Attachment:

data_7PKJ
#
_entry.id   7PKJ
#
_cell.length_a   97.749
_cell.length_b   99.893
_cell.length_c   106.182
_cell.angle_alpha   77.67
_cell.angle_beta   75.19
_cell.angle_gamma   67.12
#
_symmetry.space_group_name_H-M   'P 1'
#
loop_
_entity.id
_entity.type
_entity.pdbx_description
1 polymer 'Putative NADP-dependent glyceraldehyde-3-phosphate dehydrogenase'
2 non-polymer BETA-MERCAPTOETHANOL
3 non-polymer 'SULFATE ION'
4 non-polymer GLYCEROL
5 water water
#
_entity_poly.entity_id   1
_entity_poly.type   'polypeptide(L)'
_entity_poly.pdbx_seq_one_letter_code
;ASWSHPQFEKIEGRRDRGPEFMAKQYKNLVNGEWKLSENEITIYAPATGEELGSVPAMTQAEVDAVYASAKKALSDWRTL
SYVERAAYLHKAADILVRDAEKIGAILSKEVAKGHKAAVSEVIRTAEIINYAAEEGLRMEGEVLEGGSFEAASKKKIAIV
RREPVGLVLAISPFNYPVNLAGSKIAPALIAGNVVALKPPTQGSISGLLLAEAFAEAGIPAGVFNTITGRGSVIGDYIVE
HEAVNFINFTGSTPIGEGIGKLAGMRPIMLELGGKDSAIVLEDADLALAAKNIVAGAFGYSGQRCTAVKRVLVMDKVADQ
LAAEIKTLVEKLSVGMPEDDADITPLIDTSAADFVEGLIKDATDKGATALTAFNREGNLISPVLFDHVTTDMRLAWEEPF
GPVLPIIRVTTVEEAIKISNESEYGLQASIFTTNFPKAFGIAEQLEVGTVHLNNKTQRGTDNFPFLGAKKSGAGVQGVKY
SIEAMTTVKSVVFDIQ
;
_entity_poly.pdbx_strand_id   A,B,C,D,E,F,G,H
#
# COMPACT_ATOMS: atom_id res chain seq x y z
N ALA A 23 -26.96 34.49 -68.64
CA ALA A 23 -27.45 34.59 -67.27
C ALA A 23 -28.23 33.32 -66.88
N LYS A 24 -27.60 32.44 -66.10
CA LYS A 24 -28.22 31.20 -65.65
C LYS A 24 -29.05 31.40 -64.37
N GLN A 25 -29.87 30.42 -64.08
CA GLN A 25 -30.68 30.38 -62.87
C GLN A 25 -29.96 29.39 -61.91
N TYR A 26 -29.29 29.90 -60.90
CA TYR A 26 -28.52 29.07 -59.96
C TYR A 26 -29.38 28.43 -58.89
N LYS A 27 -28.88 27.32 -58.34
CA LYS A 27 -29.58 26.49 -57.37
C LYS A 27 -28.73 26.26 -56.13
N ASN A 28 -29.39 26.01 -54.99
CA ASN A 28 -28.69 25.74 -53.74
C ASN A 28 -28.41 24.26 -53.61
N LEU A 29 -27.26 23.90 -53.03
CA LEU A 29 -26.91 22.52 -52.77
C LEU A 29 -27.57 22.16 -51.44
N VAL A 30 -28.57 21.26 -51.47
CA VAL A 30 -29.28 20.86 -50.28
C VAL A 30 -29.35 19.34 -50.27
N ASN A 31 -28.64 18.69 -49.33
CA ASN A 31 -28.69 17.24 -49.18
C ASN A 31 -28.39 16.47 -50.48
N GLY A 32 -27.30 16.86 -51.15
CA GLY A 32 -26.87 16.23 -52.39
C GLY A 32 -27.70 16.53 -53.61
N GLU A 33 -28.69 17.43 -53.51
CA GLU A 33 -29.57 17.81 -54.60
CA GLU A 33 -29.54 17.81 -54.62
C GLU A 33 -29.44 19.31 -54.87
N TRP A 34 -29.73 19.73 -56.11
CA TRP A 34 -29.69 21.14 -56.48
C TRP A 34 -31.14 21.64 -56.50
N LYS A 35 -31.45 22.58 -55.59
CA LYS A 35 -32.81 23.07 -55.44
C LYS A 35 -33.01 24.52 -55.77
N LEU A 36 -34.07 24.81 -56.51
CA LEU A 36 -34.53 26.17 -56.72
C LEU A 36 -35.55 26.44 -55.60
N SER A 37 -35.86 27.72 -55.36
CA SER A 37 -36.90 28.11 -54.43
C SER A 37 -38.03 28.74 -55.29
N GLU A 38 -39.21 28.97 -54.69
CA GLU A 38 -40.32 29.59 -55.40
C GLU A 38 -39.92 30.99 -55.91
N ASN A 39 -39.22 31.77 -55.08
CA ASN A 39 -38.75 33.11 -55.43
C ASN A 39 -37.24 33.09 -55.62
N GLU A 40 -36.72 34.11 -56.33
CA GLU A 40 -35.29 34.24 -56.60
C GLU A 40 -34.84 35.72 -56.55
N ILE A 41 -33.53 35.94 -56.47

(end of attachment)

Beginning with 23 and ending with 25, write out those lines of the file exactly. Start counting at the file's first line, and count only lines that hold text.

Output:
#
_entity_poly.entity_id   1
_entity_poly.type   'polypeptide(L)'